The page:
Neither side wants data

Nationwide, the Guttmacher Institute is almost the only source for data on abortion. The reputable public health research institute was started and named after Dr. Alan Guttmacher, a past president of the Planned Parenthood Federation of America.

The Centers for Disease Control use Guttmacher’s primary data, such as in a 2013 report on state-by-state abortion statistics from 2010. (See below for Oregon’s data.)

The CDC report contains interesting facts, such as that curettage — surgical or vacuum uterine scraping — is the most popular method of abortion in Oregon.

Also, the stereotype of a pregnant teen seeking an abortion is not borne out by statistics. Most women seeking abortions in Oregon (51 percent) have already had a child. Almost 20 percent of women who get abortions are married. Women also tend to get them in their 20s (56.9 percent) and often within the first month after they first miss a period (65.4 percent).

The main source of all of these facts, however, is a voluntary national census from the Guttmacher Institute.

The institute itself published a report last spring decrying the lack of public health information on abortion and the lack of abortion surveillance systems in many states.

“Data on basic demographic characteristics of abortion patients (e.g., age, race and ethnicity, and marital status) are needed to identify disparities in reproductive health outcomes and help tailor public health interventions to groups at particular risk of having an unintended pregnancy,” reads the policy analysis. “Also, surveillance of factors such as gestational age and abortion procedure used provides important insights into the safety of abortion and changes in clinical practice.”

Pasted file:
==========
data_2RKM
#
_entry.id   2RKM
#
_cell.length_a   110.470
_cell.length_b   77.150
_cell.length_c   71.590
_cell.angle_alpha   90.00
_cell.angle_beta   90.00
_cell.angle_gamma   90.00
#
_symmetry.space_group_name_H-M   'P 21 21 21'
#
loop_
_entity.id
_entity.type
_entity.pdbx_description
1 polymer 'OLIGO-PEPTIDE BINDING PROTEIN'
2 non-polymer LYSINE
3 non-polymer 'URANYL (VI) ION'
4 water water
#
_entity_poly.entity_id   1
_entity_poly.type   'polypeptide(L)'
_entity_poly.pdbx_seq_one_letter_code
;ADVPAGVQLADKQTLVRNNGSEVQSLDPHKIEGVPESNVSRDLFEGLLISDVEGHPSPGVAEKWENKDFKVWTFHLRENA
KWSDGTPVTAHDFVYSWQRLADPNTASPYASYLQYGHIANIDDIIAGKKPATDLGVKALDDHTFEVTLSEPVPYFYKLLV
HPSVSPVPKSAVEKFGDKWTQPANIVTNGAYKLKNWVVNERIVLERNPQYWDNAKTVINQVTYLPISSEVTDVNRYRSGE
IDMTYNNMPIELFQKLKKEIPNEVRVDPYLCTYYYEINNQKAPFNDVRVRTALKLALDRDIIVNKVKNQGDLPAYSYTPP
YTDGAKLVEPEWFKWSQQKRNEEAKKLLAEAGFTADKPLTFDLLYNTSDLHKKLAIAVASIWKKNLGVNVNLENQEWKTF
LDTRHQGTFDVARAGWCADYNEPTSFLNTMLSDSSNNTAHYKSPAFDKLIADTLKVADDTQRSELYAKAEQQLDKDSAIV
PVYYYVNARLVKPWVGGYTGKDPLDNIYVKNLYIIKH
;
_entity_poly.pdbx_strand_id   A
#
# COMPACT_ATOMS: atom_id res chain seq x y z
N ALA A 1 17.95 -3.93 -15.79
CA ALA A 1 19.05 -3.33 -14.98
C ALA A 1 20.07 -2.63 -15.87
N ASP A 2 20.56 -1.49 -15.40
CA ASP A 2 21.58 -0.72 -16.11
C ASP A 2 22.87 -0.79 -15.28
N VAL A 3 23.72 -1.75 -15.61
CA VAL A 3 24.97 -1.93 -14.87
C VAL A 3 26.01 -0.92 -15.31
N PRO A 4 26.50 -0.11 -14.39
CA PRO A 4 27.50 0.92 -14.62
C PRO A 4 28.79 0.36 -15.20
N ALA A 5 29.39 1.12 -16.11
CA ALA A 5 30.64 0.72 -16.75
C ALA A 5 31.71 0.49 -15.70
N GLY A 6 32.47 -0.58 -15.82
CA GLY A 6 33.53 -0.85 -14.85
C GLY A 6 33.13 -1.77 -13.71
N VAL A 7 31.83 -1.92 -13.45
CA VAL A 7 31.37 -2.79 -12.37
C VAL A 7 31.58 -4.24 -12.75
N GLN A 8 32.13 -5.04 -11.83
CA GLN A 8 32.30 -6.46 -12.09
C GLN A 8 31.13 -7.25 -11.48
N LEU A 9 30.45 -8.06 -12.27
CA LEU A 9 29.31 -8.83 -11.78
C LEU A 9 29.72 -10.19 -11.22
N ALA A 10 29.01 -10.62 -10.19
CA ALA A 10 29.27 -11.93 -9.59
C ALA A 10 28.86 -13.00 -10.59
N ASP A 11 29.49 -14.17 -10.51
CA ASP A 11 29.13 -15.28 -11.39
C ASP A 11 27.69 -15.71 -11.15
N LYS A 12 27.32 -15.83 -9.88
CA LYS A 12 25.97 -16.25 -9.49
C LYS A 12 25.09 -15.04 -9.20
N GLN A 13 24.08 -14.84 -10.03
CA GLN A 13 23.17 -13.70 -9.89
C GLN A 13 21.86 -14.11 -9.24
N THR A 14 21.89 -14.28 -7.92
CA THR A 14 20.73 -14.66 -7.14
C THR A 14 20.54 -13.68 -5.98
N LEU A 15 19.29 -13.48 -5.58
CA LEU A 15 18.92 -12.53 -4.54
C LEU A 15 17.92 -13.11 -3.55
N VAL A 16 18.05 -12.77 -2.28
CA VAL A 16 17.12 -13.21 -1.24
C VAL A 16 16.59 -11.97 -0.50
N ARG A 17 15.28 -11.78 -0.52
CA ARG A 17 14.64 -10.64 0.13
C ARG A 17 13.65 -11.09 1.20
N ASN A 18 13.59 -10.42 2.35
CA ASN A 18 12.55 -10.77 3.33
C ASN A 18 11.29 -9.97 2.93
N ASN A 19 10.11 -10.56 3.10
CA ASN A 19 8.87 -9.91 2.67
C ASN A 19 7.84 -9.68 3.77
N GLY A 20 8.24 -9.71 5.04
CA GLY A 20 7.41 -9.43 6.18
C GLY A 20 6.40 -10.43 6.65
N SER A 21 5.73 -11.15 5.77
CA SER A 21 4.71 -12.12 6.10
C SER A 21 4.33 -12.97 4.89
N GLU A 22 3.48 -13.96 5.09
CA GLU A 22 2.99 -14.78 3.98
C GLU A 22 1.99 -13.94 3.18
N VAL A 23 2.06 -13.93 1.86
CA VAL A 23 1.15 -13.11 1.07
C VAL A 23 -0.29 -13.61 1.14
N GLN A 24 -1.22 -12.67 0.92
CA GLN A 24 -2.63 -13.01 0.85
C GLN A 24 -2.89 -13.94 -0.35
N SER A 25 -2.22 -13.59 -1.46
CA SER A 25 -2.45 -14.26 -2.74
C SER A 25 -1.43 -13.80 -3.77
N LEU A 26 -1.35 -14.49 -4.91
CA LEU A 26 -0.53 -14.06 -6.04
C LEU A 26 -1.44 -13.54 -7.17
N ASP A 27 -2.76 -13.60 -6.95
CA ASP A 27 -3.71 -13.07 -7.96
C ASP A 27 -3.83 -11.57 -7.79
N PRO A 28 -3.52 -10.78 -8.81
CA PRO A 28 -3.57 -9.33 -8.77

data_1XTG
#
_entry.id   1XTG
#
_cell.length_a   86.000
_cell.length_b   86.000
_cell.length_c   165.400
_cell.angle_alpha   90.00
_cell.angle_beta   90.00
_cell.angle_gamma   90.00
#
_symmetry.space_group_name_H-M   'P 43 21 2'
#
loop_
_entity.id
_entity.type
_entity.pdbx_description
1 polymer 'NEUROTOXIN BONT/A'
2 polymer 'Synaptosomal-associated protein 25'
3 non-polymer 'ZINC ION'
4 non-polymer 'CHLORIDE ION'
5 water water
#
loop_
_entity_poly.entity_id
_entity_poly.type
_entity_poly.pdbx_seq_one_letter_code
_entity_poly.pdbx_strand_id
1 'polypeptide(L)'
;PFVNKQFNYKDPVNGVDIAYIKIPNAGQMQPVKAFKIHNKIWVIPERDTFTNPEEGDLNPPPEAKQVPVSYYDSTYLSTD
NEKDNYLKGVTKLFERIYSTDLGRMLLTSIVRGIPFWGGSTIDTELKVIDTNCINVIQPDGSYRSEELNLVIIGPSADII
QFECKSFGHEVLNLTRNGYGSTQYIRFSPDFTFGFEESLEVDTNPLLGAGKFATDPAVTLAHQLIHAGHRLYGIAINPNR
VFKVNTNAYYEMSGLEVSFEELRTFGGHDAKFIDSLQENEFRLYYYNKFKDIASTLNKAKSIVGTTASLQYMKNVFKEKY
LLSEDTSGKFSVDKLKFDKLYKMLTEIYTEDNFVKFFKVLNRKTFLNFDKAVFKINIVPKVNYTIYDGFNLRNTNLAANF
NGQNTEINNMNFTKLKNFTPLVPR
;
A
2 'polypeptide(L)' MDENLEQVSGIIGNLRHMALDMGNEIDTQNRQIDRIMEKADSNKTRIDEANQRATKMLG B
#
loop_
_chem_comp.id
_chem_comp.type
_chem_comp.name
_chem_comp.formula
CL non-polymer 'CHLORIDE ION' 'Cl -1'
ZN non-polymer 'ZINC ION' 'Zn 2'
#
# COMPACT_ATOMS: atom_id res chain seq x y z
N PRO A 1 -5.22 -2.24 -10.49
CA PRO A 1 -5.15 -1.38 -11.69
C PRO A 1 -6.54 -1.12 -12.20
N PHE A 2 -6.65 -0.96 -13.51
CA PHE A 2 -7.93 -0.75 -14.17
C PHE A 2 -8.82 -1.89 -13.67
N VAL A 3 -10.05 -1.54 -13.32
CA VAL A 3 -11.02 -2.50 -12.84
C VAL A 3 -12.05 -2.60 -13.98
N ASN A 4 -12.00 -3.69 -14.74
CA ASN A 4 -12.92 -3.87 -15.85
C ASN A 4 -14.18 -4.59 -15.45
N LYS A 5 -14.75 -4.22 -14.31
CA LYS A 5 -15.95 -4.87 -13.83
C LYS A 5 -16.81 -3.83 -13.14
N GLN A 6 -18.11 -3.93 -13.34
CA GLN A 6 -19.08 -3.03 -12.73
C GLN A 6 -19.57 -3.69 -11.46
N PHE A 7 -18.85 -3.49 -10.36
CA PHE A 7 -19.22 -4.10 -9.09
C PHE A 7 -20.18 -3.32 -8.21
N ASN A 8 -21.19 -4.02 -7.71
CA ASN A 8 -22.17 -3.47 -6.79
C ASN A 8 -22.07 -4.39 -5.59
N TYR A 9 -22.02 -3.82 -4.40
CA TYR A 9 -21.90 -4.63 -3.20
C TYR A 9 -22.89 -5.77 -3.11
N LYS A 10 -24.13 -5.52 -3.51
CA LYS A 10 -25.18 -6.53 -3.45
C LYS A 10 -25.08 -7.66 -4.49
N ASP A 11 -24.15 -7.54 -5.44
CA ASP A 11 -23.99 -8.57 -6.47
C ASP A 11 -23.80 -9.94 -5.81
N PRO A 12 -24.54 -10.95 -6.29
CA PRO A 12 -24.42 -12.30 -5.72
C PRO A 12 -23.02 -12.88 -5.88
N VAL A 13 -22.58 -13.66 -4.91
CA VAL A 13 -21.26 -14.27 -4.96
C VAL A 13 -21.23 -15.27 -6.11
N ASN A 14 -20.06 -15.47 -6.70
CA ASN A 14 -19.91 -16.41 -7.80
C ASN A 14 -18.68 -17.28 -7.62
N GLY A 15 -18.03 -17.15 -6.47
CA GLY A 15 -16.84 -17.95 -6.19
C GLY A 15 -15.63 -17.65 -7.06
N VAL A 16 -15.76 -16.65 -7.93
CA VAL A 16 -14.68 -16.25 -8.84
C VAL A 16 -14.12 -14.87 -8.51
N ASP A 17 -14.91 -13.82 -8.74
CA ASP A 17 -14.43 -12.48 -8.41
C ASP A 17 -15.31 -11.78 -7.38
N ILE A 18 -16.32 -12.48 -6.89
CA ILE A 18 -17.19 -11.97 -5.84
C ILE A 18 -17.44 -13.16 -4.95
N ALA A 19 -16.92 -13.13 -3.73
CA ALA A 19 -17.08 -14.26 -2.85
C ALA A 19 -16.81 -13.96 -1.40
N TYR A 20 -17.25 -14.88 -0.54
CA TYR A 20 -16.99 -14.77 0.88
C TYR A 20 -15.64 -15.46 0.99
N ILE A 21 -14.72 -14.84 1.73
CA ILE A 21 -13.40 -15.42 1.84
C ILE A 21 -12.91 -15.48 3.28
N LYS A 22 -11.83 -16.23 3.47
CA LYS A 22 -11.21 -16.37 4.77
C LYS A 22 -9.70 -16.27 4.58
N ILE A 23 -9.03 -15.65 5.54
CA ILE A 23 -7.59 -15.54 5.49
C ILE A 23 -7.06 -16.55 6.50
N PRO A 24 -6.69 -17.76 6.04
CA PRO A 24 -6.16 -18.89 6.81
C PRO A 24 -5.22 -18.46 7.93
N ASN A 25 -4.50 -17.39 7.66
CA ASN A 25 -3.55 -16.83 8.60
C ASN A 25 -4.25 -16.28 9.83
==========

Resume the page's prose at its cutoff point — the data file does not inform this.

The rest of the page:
Guttmacher blames abortion opponents for refusing to fund such research, but abortion supporters can also find these questions irritating.

Jimmy Radosta, a spokesman for Planned Parenthood Advocates of Oregon, says his organization doesn’t collect this data either. He offered this statement from PPCW President and CEO Stacy M. Cross.

“We are also strongly opposed to attempts to turn doctors into investigators and women into suspects by forcing physicians to interrogate women about their motives for obtaining an abortion,” Cross says. “Ultimately, decisions about whether to choose adoption, end a pregnancy or raise a child must be left to a woman, her family and her faith, with the counsel of her doctor or healthcare provider.”

As the debate on abortion data continues, the debate on abortion itself is also not over. Analysts suspect fears of a government shutdown over the effort to defund Planned Parenthood will surface again in December.


The reality of abortion in Oregon


Number of total abortions in 2010: 9,278

By age of woman:

Younger than 15: 0.3%

15-19: 14.4%

20-24: 32.2%

25-29: 24.7%

30-34: 15.5%

35-39: 9.2%

older than 40: 3.6%

By gestational age:

Less than 8 weeks: 65.4%

9-13 weeks: 25.8%

14-15 weeks: 2.8%

16-17 weeks: 2.2%

18-20 weeks: 2.2%

More than 21 weeks: 11.6%

By reported ethnicity:

White: 74.8%

Black: 5.1%

Hispanic: 11.7%

Other: 8.3%

By marriage status:

Married: 19.7%

Unmarried: 80.3%

By number of live births:

Childless: 48.5%

With one child: 23%

With two children: 17.4%

With three children: 7.3%

With more than four children: 3.8 %

Source: Centers for Disease Control


Shasta Kearns Moore
Reporter